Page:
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The global fashion magazine August 19, 2022 



 

Yoko Homo and other New Zealand myths


NEWS
September 19, 2007/22.33


Hushed into the corner by a designer amongst the hum of Fashion Week, I was asked if I had seen the Michael Pattison show Yoko Homo. I hadn’t, but I wish I had.
   He began to retell a story involving a spat between Mr Pattison and Ms Stacy Gregg. He had actually the story a little askew, as far as I can make out from my web research and, although far less sensationalist, the real story intrigued me much more.
   I never would have guessed that fashion journalist ethics would be such a minefield, but a big ‘Hip, hip, hooray’ for Stacy Gregg who stepped up to become not only a design but a media watchdog, pointing out bias in a FashioNZ blog, the reporter being involved with the PR company for Pattison.
   I am a big fan of Gregg: she does not waste sentences, she is observant and poignant. I respect that she can write whatever she want. I wish I could write whatever I wanted …
   Not prone to superlative, she is exacting in her craft. Compare her decisive writing to the ‘this is sure to be the show to remember from this year,’ from the FashioNZ blog—well hang on, it was only Monday, shows run until Thursday, Friday if you count Karen Walker’s screening of the NY show.
   Gregg’s report, as usual, was much more interesting. For me, though, it posed a very interesting question. It would appear that New Zealanders (if I may make a bold sweeping statement that I have just criticized FashioNZ of doing) are still insecure about our sexuality. Could you theme a whole show on being straight? I shudder to think what it would look like. And with sexuality taking something of a pedestal position on the fashion industry, the potential for some representation that runs a little deeper that pink garments on men is due.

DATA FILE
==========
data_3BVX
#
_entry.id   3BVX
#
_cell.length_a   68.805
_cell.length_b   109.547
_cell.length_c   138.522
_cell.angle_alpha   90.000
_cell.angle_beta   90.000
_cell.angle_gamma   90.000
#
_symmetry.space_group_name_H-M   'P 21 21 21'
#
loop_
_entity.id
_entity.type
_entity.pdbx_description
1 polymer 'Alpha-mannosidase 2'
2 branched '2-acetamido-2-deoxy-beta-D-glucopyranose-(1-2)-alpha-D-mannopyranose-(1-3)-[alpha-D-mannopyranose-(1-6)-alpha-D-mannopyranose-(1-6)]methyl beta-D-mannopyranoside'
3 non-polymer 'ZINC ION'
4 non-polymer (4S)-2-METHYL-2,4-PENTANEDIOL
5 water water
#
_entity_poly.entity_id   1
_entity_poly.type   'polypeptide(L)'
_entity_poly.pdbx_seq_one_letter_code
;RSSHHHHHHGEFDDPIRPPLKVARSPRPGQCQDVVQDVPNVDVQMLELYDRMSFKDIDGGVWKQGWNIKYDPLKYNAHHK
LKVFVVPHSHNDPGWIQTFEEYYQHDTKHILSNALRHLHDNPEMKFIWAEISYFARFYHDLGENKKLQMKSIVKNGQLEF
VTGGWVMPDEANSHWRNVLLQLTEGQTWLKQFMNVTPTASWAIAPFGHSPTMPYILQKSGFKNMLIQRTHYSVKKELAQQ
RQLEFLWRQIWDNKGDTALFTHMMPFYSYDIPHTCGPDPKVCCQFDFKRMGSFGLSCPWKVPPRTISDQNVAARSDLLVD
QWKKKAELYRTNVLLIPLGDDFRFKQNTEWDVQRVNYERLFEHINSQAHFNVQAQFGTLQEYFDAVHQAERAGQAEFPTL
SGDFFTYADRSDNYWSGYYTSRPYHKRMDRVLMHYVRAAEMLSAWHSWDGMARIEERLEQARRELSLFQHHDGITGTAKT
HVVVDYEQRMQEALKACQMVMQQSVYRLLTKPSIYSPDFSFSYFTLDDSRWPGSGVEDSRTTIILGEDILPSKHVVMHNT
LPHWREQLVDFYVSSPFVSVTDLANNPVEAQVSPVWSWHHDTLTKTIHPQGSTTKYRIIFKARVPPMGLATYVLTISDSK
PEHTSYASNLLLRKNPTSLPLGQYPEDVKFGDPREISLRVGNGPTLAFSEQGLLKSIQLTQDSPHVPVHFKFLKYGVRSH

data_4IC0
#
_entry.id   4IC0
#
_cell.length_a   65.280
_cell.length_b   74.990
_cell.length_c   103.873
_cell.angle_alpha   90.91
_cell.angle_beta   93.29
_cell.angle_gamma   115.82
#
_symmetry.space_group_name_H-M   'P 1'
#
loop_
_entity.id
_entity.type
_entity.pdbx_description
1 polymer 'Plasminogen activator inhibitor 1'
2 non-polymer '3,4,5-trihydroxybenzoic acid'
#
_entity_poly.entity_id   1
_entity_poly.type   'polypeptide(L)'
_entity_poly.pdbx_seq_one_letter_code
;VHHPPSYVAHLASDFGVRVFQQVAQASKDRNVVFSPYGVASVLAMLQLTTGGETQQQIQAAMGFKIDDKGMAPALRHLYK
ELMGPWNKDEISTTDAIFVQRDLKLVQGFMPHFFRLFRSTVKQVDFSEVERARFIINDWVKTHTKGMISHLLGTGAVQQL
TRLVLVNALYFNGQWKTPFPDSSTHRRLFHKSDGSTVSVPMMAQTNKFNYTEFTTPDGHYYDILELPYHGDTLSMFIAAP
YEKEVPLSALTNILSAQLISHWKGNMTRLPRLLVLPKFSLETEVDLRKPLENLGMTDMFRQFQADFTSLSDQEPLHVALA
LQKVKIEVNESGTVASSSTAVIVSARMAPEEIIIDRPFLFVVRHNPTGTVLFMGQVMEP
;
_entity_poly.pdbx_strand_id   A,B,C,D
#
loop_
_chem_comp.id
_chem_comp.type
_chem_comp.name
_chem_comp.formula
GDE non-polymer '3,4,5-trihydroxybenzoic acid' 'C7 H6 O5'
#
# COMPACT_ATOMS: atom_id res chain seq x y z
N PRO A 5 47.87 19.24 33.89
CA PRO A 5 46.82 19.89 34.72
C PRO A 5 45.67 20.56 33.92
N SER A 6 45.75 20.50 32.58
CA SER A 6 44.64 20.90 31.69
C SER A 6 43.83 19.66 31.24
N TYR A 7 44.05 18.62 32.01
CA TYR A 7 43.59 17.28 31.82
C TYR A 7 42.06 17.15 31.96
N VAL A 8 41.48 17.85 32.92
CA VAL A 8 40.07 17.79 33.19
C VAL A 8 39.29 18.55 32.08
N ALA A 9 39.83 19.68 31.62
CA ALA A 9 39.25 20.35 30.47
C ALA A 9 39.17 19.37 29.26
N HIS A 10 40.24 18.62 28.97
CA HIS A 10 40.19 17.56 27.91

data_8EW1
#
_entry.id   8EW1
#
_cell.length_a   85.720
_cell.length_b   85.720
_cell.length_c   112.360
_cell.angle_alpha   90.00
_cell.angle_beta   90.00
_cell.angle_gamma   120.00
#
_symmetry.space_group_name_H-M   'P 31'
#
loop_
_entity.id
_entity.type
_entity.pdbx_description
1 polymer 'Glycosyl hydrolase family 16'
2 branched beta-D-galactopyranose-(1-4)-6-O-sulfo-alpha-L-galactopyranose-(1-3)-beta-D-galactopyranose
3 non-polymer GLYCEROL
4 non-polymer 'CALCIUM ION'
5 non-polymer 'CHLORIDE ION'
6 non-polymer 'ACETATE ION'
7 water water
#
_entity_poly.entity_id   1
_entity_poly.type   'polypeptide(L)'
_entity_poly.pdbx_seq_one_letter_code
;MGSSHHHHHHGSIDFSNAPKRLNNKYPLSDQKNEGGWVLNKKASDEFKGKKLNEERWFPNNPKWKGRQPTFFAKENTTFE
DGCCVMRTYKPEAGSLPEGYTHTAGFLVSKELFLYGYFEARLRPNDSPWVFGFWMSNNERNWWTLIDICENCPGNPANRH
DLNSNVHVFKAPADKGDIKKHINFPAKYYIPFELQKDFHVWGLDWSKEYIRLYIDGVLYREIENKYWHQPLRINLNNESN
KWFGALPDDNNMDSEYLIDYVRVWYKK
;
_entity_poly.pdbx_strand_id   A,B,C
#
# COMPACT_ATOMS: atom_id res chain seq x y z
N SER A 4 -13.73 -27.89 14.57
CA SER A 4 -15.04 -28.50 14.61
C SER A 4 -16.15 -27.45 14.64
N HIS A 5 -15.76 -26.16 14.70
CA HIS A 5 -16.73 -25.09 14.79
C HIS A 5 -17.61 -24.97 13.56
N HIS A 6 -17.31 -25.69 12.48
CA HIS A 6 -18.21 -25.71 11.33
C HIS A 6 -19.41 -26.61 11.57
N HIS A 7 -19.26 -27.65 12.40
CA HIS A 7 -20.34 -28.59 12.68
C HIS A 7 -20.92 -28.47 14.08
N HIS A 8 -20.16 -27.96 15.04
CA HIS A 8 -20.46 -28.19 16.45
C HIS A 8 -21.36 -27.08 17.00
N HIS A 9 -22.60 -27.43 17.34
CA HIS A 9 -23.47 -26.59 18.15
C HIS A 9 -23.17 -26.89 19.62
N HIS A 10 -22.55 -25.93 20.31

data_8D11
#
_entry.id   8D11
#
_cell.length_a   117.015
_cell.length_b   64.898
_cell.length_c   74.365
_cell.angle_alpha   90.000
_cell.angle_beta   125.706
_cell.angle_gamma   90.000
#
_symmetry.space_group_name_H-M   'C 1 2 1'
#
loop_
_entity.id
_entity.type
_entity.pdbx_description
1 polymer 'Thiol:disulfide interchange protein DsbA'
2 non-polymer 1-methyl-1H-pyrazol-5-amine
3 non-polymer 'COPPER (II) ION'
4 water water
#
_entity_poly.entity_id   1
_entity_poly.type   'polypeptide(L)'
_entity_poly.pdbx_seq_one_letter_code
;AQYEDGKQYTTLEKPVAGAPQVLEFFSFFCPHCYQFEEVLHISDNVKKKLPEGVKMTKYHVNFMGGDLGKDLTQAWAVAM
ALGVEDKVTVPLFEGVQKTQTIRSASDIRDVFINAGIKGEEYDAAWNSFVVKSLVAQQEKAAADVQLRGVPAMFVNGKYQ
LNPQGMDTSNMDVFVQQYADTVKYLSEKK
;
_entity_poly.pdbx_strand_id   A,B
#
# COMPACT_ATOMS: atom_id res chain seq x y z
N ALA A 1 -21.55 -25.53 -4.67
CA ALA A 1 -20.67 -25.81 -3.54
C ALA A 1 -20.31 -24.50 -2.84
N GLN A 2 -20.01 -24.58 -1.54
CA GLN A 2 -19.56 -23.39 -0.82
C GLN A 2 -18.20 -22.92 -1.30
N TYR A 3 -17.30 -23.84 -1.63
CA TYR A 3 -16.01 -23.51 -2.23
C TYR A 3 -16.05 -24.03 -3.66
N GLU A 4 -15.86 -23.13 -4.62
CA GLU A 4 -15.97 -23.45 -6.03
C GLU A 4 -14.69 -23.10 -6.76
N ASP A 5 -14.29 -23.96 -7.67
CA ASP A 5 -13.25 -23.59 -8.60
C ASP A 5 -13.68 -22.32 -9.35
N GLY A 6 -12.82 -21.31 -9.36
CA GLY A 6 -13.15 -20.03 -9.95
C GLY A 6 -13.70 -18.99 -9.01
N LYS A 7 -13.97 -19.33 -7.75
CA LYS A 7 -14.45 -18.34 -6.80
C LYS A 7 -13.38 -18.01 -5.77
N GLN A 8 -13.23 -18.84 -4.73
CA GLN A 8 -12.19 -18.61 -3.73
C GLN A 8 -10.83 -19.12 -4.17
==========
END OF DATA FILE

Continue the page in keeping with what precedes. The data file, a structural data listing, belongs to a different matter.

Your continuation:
I have been dying to get my hands on that feature where I explore sexuality and dress: so far it’s been elusive. I have had no environmental catalyst to spark it off. Fashion celebrates the gay male, their approach to the female form, as being the ‘in between’ in you like between to polarized ideas.
   But it left me wondering what a “straight as hell” collection would look like. I’m just not sure if the world is ready for it. Maybe it’s just jealousy from being so painfully, boringly straight. The collection got a big yawn from me, but at least it raised a few questions which, as a design-trained writer, I feel a collection should always do. It had me discussing the role of sexuality in clothing amongst the front rows of fashion shows with everyone from buyers to model agents.
   The general consensus, to make another sweeping statement, is that that role will adjust in time, and we will all laugh at the fact it was even worth a mention. Let alone justification of a whole fashion show. The whole perception of sexuality will hopefully become a lot like the static binary system it is currently, to be seen as the fluid spectrum. In short, the invention of sexuality in itself is just way, way overrated.

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fashion / history / journalism / Lucire / media / New Zealand / tendances / trend / Zeitgeist
Filed by Lucire staff

One thought on “Yoko Homo and other New Zealand myths

  1. New Zealand is perhaps too small for there not to be such behind-the-scenes relationships ’twixt PR and journalism. However, I am sure in future such articles will be tempered on FashioNZ, when there is a relationship between the writer and the subject. Additionally, I am sure the Packer Press itself (I hesitate to say Ms Gregg herself, for no examples come to mind) is guilty of championing client brands in editorial in more glowing terms than they deserve.

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